Teachers wages talks break down
Arbitration next stage
December 17, 2002
Conciliation talks between the Guyana Teachers' Union (GTU) and the Ministry of Education broke down yesterday and the two sides are now expected to move to arbitration.
Talks between the GTU and the Education Ministry broke down on November 27, after the union rejected government's five percent across-the-board pay hike for teachers. The Education Ministry is maintaining that it also offered a $60M package to help bring the salaries of teachers at the lowest scale on par with the country's minimum wage. But the union is denying that such an offer was ever made in talks.
As a result, the parties moved to conciliation. But a union official told Stabroek News that the second conciliation meeting yesterday morning ended in deadlock. This newspaper was unable to get a comment from the Education Ministry on the matter.
"We have written to the Chief Labour Officer [Mohamed Akeel] asking for a date for arbitration," the union official told this newspaper during a brief telephone interview. Yesterday's deadlock also means that teachers are unlikely to benefit from a payout for the festive season.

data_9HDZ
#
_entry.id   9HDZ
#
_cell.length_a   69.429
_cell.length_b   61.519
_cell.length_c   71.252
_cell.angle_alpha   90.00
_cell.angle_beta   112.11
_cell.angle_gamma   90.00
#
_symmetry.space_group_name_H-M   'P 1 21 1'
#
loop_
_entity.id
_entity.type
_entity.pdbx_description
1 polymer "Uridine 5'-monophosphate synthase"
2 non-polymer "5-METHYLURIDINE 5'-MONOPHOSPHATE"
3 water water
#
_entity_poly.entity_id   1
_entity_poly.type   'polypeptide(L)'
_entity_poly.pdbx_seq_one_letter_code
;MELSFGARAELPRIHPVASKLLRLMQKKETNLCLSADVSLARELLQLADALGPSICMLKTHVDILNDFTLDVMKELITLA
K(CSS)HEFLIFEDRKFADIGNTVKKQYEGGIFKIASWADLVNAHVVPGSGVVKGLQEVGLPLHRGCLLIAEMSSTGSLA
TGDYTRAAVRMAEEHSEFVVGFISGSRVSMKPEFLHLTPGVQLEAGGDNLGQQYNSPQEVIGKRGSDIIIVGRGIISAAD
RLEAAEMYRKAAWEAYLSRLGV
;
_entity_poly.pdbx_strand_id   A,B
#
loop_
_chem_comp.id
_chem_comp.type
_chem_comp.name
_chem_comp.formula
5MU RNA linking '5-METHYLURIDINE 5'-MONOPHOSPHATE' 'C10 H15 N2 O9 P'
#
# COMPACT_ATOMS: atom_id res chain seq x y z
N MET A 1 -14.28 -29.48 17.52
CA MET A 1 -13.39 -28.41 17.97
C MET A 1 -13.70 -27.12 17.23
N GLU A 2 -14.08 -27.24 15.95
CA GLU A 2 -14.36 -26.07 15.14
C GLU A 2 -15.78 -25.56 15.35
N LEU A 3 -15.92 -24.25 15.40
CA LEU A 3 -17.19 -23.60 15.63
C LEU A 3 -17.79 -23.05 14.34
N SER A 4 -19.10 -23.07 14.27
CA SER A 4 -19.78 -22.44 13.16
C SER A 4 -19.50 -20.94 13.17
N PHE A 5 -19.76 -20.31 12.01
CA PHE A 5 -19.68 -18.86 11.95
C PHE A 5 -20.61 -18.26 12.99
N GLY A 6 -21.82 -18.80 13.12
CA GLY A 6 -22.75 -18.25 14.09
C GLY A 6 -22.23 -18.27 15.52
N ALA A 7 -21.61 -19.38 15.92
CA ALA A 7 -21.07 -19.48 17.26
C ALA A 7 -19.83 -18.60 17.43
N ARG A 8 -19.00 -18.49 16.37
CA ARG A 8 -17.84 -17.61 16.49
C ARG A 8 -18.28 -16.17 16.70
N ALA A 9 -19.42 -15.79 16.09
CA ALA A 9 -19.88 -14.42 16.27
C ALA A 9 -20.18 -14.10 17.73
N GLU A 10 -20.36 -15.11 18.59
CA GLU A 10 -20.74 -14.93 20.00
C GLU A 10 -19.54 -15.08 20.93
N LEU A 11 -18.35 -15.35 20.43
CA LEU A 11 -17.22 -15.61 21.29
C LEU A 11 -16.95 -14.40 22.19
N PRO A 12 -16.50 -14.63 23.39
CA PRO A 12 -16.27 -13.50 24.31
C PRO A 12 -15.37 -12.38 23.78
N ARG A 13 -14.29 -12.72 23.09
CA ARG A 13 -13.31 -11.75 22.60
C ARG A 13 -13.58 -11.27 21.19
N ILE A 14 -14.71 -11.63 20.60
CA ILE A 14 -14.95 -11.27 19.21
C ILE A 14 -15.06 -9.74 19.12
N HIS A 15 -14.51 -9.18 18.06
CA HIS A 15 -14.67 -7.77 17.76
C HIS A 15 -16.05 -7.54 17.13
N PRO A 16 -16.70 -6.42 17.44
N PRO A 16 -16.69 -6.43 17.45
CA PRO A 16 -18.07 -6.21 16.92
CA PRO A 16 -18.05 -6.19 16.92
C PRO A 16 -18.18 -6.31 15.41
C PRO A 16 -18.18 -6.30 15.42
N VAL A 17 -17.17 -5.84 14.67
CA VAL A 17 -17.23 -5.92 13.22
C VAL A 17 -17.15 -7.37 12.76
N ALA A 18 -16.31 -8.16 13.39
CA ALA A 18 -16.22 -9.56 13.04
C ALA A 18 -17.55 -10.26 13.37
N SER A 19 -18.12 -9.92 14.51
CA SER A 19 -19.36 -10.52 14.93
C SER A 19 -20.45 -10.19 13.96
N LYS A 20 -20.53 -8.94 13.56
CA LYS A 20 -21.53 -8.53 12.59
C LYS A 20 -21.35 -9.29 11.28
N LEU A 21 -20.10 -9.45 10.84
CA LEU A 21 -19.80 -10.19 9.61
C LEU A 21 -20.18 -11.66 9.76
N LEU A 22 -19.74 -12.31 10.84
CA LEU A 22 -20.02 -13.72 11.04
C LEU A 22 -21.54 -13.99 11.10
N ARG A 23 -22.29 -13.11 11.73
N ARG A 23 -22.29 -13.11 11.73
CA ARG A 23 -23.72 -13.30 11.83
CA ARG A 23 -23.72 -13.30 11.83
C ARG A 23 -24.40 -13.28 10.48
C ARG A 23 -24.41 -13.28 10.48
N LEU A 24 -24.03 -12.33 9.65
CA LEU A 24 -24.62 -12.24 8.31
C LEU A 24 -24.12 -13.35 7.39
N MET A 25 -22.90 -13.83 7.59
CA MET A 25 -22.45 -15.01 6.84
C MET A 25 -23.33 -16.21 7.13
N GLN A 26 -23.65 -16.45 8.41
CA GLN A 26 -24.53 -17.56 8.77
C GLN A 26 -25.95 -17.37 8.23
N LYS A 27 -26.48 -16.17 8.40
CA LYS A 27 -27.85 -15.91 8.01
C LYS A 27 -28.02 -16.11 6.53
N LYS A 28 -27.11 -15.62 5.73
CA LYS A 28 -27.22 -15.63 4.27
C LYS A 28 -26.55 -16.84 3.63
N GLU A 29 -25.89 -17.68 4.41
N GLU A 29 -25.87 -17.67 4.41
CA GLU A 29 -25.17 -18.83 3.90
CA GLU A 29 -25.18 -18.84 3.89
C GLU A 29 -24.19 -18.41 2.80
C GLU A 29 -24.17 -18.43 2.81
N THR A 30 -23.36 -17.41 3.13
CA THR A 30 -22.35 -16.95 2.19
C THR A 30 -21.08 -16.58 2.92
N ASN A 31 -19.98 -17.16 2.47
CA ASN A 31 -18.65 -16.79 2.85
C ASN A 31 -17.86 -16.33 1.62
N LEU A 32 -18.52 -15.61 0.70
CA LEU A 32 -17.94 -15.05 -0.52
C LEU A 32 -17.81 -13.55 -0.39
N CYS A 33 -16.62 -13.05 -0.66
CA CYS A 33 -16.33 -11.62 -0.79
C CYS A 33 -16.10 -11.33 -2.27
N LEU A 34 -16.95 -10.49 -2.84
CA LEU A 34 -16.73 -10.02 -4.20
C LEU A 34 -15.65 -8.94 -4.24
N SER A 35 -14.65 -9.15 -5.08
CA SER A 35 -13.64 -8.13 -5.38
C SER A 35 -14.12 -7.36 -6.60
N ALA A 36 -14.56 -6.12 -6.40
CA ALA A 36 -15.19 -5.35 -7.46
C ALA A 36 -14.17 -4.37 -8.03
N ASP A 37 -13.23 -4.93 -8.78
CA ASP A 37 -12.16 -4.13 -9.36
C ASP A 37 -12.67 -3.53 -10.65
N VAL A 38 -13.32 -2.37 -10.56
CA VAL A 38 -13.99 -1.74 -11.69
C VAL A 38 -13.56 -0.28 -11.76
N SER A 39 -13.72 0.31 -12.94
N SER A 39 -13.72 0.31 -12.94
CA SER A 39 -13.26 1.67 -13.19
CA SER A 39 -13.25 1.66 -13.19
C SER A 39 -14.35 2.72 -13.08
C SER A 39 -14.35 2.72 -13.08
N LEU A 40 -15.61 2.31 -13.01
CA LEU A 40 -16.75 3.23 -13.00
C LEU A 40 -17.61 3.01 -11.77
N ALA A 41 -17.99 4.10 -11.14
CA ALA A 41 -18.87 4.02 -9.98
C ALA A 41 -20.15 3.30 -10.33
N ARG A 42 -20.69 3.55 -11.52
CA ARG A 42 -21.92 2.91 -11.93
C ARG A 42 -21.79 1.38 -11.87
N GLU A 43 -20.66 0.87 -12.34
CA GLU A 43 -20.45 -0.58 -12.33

At a press conference before the parties went to conciliation, union officials had appealed to teachers not to be carried away by the holidays and accept a paltry payout. Instead, they urged their members to stand together and fight for better salaries.
GTU President, Sydney Murdock is maintaining that no teacher should receive less than the minimum wage being offered to workers in the traditional public service (around $21,000). The union is also pushing for all other teachers to get a 15 percent, across-the-board increase.
The GTU had initially proposed a three-year agreement, which, in part, asked for a 50 percent to 60 percent increase in salaries for this year, and amounts for 2003 and 2004 to be based on the rate of inflation, the growth of the economy and government's revenue collection.
The union had also written to President Bharrat Jagdeo seeking his intervention in an effort to bring the matter to a speedy resolution, rather than having to go to conciliation and arbitration.